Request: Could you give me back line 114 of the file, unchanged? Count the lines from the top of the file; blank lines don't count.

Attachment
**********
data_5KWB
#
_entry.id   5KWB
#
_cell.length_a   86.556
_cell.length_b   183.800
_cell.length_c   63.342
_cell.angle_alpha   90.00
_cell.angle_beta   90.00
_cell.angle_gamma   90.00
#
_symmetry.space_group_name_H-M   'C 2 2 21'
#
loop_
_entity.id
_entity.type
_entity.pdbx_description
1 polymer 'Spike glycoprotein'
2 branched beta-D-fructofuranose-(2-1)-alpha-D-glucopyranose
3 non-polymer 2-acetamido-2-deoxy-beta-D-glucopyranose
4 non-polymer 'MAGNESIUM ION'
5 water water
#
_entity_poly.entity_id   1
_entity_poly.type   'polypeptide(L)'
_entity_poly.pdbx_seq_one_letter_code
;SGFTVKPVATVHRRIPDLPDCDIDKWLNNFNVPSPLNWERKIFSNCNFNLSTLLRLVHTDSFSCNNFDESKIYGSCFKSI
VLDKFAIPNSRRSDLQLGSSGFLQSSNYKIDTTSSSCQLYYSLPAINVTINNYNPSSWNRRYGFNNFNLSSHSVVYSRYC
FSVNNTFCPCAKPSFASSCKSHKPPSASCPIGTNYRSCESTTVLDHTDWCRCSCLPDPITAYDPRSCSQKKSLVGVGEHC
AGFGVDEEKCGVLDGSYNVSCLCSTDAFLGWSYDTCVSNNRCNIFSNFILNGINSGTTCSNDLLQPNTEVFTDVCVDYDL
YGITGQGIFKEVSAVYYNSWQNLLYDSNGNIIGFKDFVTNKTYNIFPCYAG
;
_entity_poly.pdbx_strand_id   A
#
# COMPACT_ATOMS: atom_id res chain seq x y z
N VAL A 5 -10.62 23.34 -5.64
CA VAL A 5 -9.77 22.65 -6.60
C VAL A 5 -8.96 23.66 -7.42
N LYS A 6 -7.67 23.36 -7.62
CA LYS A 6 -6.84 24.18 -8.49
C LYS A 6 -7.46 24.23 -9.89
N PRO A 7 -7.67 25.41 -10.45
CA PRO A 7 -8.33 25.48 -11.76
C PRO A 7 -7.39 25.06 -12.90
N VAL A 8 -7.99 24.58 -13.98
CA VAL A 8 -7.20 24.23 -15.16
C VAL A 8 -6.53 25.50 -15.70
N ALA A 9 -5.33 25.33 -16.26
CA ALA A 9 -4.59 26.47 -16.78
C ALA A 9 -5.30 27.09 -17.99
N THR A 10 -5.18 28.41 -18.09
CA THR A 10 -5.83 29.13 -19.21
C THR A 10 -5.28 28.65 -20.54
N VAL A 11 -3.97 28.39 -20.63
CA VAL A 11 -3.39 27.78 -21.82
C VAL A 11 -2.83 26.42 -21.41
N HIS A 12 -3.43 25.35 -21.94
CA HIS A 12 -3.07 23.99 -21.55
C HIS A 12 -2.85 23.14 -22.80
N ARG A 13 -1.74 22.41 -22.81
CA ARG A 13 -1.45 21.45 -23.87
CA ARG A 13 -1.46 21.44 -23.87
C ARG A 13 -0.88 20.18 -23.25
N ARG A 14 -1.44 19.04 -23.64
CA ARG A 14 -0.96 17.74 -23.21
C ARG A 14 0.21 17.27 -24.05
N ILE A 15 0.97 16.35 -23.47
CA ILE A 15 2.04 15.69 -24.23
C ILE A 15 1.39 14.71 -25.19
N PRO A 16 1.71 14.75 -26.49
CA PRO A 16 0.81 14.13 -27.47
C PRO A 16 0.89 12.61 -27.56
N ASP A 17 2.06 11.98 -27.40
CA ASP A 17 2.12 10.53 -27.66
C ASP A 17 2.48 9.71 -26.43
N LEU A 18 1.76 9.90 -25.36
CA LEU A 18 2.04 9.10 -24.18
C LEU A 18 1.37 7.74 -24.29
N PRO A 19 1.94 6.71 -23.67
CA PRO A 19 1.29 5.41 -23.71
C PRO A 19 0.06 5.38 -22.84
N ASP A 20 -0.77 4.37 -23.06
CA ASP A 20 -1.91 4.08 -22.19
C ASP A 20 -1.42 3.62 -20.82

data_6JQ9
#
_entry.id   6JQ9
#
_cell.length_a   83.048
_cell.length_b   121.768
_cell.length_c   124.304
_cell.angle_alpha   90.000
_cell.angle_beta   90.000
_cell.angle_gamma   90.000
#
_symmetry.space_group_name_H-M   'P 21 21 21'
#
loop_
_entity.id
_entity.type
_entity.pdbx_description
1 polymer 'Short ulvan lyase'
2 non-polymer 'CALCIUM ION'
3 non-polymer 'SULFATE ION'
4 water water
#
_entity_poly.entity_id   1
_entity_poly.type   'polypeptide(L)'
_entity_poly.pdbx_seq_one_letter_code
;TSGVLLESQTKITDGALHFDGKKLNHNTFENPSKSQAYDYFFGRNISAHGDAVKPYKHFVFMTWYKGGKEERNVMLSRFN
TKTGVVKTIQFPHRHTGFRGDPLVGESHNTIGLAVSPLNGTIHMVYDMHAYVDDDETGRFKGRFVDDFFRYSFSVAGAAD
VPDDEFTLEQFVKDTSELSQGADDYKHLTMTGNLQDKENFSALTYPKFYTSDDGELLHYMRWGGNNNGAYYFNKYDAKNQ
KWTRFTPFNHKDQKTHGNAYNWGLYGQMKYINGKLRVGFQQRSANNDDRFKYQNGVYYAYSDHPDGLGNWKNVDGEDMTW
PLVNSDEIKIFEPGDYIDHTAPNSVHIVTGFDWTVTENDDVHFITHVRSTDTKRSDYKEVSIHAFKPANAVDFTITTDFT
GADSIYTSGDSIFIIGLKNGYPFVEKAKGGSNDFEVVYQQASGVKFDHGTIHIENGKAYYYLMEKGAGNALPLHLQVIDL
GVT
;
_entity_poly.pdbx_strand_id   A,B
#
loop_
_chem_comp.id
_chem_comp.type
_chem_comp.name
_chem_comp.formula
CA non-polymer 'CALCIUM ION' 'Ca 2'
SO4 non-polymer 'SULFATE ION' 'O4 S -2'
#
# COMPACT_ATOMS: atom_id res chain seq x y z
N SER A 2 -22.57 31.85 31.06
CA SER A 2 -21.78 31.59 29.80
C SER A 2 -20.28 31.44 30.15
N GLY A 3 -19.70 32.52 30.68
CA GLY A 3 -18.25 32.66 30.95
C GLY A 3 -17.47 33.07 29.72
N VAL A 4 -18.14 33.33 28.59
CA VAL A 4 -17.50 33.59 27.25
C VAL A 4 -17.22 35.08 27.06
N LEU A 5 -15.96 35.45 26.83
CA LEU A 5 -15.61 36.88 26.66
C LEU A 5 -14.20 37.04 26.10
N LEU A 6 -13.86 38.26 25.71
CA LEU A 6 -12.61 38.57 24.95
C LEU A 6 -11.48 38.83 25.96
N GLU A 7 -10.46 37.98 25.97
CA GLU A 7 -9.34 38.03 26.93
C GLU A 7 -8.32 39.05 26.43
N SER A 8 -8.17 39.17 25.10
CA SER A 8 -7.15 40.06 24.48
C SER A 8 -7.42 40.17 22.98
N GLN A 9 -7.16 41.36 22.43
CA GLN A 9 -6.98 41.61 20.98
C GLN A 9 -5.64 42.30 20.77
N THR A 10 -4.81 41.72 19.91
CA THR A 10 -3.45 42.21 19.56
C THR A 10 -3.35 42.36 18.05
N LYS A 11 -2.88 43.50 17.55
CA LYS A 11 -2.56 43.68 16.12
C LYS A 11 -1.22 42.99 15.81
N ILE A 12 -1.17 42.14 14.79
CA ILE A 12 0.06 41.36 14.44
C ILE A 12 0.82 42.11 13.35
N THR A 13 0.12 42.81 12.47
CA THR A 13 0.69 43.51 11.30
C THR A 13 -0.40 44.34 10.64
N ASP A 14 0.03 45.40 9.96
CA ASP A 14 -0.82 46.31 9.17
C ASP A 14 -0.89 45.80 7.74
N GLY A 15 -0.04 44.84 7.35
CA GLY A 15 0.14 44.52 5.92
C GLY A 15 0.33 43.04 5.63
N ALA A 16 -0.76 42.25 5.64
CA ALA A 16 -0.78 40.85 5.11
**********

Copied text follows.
PLVNSDEIKIFEPGDYIDHTAPNSVHIVTGFDWTVTENDDVHFITHVRSTDTKRSDYKEVSIHAFKPANAVDFTITTDFT